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LAN access control

Posted on 2004-09-03
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Last Modified: 2010-03-18
Hi,

I am looking for a package that would control access to a wired network. it would need to be based on MAC addresses, but I am not aware of any package that would do it (ie accept only connections from host with a specified MAC address and reject all others)

can you help?

Marek
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Question by:marek100
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llcooljayce earned 250 total points
ID: 11977635
There are a lot of ways that you can accomplish this:

- Squid is an excellent proxy system that can control access to sites based on a large number of variables that you can control. It's free, and runs on Linux, which is also free. Linux will run on a computer that you probably aren't using any more, so the hardware is "free". The cost comes in supporting it if you aren't familiar with linux.

- Websense will definitely do what you need, but it is pricey.

- You could use some of the controls within IE. If you don't want to edit the controls directly, you could push out information to certain clients using Group Policy in Active Directory.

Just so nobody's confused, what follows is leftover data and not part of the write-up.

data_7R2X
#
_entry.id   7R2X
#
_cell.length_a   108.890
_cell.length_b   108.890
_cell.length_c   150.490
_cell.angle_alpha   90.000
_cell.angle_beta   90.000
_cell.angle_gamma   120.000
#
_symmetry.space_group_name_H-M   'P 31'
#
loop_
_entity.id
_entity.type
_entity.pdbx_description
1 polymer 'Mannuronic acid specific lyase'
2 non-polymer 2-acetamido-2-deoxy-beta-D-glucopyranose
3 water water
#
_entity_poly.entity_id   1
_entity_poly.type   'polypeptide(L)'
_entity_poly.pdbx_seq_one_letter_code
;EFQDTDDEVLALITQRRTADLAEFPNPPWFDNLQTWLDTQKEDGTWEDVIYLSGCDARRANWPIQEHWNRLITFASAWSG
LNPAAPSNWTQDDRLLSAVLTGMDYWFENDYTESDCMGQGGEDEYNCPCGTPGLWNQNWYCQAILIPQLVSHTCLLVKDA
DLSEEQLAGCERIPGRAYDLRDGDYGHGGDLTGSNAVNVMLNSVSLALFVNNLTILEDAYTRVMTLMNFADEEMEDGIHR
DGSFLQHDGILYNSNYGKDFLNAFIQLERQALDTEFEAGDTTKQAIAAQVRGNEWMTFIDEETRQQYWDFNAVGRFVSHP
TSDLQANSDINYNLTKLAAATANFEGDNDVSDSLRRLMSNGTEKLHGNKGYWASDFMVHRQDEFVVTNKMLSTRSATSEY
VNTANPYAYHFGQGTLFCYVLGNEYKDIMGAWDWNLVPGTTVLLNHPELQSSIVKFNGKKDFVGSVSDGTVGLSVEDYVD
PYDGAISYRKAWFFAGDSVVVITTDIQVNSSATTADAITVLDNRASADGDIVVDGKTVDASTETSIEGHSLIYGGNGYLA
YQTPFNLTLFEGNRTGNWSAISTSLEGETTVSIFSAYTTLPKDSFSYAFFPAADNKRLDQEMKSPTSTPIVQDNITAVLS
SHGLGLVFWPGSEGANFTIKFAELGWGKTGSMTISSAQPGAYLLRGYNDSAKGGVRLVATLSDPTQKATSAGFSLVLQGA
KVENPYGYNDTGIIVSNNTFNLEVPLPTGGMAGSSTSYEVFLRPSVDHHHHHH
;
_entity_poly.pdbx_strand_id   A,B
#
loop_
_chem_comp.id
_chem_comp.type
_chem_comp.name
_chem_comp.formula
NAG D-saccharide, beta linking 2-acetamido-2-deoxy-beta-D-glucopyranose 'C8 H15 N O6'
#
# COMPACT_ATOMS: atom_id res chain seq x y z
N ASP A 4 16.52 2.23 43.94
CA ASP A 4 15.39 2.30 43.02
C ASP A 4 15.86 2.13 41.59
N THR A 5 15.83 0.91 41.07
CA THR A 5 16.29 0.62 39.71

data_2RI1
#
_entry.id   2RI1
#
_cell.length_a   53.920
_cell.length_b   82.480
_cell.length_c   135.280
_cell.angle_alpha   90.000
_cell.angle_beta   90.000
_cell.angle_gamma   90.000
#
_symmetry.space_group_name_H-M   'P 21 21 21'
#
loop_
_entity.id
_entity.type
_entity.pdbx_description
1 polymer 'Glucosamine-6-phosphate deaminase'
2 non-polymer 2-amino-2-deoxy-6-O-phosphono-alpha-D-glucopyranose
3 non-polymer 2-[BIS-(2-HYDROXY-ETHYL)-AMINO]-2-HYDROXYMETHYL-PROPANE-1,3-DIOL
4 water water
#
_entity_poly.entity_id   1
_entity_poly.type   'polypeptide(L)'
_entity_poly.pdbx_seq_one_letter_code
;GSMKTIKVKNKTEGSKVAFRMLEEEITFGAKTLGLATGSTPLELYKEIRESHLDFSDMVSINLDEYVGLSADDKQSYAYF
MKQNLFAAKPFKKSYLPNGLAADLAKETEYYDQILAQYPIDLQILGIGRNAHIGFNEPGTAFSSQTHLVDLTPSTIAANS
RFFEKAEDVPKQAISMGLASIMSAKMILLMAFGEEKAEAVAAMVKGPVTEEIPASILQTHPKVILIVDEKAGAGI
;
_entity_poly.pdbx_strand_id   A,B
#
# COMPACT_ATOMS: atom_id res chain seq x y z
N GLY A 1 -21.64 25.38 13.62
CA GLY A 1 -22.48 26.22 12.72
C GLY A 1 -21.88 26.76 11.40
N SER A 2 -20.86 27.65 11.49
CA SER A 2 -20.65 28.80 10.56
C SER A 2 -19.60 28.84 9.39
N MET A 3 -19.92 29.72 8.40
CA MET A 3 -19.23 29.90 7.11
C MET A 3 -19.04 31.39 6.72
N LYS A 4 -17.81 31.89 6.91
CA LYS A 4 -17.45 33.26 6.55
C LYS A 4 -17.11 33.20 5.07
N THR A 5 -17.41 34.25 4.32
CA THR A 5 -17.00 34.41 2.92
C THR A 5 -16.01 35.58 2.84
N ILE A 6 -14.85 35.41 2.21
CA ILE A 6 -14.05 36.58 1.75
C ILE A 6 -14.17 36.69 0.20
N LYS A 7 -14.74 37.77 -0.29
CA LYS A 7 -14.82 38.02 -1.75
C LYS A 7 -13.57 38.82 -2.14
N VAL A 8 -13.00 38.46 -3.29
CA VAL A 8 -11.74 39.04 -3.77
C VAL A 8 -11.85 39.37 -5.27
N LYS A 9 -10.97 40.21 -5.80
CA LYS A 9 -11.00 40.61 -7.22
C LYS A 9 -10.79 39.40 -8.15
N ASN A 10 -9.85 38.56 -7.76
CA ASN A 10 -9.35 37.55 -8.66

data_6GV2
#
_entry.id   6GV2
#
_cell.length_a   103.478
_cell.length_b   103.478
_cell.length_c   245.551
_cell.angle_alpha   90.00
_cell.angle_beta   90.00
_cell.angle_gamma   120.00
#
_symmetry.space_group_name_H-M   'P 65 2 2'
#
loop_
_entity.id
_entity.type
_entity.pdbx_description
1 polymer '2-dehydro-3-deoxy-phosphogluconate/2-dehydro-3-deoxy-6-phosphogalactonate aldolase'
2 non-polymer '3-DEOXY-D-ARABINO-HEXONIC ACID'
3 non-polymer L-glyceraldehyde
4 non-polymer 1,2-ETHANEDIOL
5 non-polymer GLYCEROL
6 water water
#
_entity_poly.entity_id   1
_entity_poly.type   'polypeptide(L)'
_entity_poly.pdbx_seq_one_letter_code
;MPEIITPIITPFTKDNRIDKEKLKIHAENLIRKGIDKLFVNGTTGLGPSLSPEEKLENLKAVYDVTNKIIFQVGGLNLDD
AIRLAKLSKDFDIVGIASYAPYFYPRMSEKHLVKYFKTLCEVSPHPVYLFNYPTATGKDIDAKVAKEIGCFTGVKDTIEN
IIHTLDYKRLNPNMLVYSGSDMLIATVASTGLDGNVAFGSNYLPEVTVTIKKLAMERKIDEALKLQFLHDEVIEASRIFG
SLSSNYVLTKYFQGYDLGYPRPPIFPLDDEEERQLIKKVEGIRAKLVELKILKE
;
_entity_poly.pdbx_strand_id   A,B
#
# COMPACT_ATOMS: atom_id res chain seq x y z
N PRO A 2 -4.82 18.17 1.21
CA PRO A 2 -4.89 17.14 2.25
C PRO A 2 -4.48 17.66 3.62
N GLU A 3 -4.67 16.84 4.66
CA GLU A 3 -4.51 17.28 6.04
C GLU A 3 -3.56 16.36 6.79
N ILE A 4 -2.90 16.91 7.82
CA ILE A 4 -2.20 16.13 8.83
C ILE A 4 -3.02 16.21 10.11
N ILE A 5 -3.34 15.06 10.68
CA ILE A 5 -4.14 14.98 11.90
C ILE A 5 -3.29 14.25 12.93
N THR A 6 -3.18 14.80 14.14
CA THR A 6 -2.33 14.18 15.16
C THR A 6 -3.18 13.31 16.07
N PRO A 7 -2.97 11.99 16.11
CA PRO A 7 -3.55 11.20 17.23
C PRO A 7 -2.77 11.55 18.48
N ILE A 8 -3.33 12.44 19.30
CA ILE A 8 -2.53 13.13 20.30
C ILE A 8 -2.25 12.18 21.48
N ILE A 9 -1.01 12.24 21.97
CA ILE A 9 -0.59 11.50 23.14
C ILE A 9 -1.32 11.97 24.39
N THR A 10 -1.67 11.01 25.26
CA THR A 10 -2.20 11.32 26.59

The single best thing that I can recommend you do is to not continue trying to convince yourself that this should be simple to do. The reality is that the Internet is a dynamic and ever-changing place. This means that systems you deploy for this kind of service need to be able to adapt dynamically. That alone makes it "not simple".

Manual configuration of the PIX may lead to lack of control for the reason that the PIX operates on IP Addresses only. It doesn't understand www.microsoft.com. If you open browsing to an address, and that address hosts 300 different web sites on different domains, your client machines will have access to all of them. Also, many big sites (like MS) use multiple addresses for their sites, and change them from time to time. Trying to keep up with this could drive you up a wall.

Deploying multiple DNS servers to different subnets is also likely to lead to quite a bit of extra leg-work if you're trying to troubleshoot problems. In addition, one misconfiguration, and your efforts are all for naught.

Here's what I would recommend: make an honest evaluation on how much of your time you can spend working on setting this up (research, install, config, and test). Equate that to dollars. You may just find that the Websense product, though more costly up front, will install quicker, be manageable, and effective right from the start. In the long run, it could save you money. Just be aware that in addition to the product itself, you will/may need to purchase annual service subscriptions to be able to use it correctly.

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